Bath is a popular place to visit throughout the year. The atmospheric Christmas Market has become one of the most famous of its kind in the UK. It draws visitors from far and wide during the festive season. Meanwhile, the typically pleasant weather during the summer months also makes this city an appealing destination for those who want to admire the beautiful Georgian architecture in the sunshine.
The city is positioned in the valley of the River Avon. It is a short drive from the M4 motorway. It also has excellent train links to London and Bristol from Bath Spa Train Station, so visitors certainly don’t have to arrive by car.
There are lots of lovely places to eat and drink in Bath. These include casual dining destinations as well as Michelin Star restaurants. The Pump Room Restaurant is one of the most renowned places to dine and Jane Austen mentions it in her novels.
This sociable city has plenty to satisfy those with interests in art and sport. There are several theatres in Bath and a number of festivals that take place throughout the year. The shopping is also excellent in this compact city. High street stores are mixed with individual boutiques and traditional market stalls.
However, often the main reason to visit this World Heritage Spa City is to admire the many historic landmarks that it boasts. Here are five that you shouldn’t miss if you are planning to visit Bath.
The Royal Crescent is a spectacular row of terraced houses that are positioned in a semi-circular shape. It is considered to be one of the greatest examples of Georgian Architecture. It overlooks the city, with Royal Victoria Park positioned in the foreground. The original stone façade and iconic columns can be admired from within the park itself or you can walk along the pavement that lines the crescent. Some of the townhouses remain private and are occupied in their entirety, while others are split into flats. The Royal Crescent Hotel is one of Bath’s most upmarket hotels and this is positioned on the crescent. There is also the No. 1 Royal Crescent museum, which replicates life during the period 1776-1796 with its décor.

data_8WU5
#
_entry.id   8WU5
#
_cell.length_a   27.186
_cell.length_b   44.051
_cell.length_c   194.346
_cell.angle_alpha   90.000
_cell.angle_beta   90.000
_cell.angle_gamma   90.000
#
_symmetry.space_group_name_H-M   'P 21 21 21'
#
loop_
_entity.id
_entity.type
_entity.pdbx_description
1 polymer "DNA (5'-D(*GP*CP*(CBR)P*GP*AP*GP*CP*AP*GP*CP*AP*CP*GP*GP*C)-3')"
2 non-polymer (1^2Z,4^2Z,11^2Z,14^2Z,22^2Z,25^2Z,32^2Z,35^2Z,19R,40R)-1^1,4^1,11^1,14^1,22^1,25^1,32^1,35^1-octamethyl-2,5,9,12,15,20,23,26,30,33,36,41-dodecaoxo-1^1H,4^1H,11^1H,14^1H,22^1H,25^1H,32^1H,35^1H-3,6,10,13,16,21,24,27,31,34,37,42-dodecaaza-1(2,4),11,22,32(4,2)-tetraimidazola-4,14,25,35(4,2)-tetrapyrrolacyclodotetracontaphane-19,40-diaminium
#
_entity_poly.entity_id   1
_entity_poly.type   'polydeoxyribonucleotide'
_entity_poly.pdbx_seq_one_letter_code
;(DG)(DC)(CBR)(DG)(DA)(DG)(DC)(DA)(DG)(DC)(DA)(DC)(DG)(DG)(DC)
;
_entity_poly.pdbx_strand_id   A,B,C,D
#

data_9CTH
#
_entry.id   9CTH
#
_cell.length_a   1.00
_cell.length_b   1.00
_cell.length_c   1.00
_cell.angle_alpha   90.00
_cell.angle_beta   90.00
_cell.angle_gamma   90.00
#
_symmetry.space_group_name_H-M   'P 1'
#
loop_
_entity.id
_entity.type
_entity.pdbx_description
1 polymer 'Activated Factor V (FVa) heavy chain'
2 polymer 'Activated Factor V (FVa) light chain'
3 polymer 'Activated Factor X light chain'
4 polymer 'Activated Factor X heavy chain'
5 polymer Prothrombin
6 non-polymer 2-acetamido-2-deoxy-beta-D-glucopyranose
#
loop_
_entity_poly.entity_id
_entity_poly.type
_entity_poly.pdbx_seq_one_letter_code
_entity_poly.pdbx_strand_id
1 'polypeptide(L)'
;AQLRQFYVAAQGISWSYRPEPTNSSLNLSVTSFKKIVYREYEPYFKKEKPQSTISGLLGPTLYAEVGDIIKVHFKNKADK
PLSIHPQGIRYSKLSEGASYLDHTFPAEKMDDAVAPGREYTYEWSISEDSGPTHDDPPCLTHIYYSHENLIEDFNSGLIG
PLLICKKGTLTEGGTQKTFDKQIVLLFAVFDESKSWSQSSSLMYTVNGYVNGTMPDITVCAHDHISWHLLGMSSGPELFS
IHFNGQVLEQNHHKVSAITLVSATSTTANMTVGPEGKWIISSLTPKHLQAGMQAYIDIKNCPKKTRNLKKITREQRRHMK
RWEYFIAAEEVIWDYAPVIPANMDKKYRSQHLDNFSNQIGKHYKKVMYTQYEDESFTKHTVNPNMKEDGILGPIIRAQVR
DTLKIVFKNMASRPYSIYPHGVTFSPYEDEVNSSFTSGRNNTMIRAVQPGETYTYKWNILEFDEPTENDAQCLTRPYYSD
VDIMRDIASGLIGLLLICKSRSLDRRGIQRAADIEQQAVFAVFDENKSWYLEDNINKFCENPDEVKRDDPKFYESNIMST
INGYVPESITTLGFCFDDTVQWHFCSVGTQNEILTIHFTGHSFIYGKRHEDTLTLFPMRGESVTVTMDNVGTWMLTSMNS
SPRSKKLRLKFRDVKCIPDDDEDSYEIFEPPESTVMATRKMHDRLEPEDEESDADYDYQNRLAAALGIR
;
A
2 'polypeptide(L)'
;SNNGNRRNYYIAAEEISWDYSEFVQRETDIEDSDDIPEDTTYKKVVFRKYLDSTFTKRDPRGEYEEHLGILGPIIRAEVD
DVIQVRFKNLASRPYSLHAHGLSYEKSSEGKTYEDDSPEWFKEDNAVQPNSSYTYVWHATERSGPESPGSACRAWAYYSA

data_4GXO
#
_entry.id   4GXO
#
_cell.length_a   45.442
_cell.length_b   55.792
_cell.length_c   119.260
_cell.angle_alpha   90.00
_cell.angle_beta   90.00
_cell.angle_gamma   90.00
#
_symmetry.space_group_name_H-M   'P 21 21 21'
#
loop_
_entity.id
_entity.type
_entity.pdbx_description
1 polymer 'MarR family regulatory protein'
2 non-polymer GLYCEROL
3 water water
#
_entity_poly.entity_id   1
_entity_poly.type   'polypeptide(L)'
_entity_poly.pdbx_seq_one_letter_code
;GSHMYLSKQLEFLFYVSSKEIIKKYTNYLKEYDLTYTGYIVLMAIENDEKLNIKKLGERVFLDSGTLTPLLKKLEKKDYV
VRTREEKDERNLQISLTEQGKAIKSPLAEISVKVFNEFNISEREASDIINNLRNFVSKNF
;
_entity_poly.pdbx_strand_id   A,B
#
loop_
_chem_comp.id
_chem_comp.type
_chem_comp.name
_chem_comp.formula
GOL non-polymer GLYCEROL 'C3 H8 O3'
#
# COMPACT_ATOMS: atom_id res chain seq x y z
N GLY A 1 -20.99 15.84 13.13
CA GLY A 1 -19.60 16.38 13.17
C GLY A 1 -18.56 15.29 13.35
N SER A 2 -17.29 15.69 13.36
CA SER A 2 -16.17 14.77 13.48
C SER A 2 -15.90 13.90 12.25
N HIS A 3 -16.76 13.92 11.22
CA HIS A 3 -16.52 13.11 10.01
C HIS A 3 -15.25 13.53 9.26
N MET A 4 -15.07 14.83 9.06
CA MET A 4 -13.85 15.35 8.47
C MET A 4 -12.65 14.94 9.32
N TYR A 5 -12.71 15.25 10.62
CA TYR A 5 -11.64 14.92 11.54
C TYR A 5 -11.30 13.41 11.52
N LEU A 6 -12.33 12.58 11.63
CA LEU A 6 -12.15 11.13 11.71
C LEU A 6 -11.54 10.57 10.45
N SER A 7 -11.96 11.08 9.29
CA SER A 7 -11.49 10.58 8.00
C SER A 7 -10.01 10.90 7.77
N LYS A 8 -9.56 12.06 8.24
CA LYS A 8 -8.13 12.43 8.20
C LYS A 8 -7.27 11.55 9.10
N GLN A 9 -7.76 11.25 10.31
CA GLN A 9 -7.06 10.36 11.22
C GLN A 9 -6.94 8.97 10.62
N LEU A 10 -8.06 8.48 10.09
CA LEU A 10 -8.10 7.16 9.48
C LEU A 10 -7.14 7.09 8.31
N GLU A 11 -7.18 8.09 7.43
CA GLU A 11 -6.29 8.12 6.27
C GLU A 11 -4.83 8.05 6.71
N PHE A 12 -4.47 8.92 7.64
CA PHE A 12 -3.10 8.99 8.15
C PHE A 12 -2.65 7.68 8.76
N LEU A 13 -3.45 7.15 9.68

Just a short stroll from the Royal Crescent is another architectural delight. The Circus is a historic street that complements the Royal Crescent. Locals say that the Circus is joined to the Royal Crescent by a ley-line, and that their design represents the sun and the moon. The large townhouses are built in a circular shape. The Circus is divided into three segments of equal length. Several famous people have lived in the stunning houses, including the artist Thomas Gainsborough and Hollywood actor Nicholas Cage.
Situated right next to The Roman Baths is Bath Abbey. The remarkable Abbey rises high into the sky and it has become synonymous with the Bath skyline. Christians have been worshipping at the Abbey for over a thousand years. The holy building is striking from outside and within. It is a centrepiece of the Christmas Market and carol singers brave all weathers to sing for visitors. The Abbey has transformed over the years and it has survived two World Wars. There are 635 memorials on its walls. Things to see include The Great East Window, which tells the story of Jesus in 56 scenes.
Pulteney Bridge is a scene that is often seen on Bath postcards and it is one of the most photographed sites in the city. The bridge was designed in 1769 by Robert Adam who wanted to make a statement with its classical design. It is named after Frances Pulteney, wife of William Johnstone Pulteney. There are some quaint shops situated on the bridge itself. If you walk towards Parade Gardens you will be able to catch a glimpse of the Bath Recreation ground, which is home to Bath Rugby. The Laura Place Fountain is also only a short walk from the bridge.
For something that really showcases history, a visit to The Roman Baths is essential. This is one of the leading historic sites in Europe. It is situated in the heart of the city and it has been incredibly well preserved over the years. The Roman Baths has huge historical significance and it is a Roman site that was once used for bathing. It is positioned at the point where the city’s unique thermal springs rise and the Baths still flow with natural hot water to this day. Around the hot springs, Roman foundations, pillar bases and baths can still be seen. As part of a visit to this site, you can see the Roman Baths close up and also some museum artefacts. For those who want to try the soothing waters, the Thermae Bath Spa is separate from the Roman Baths but is close by. This is a modern take on the spa experience and it is open to members of the public.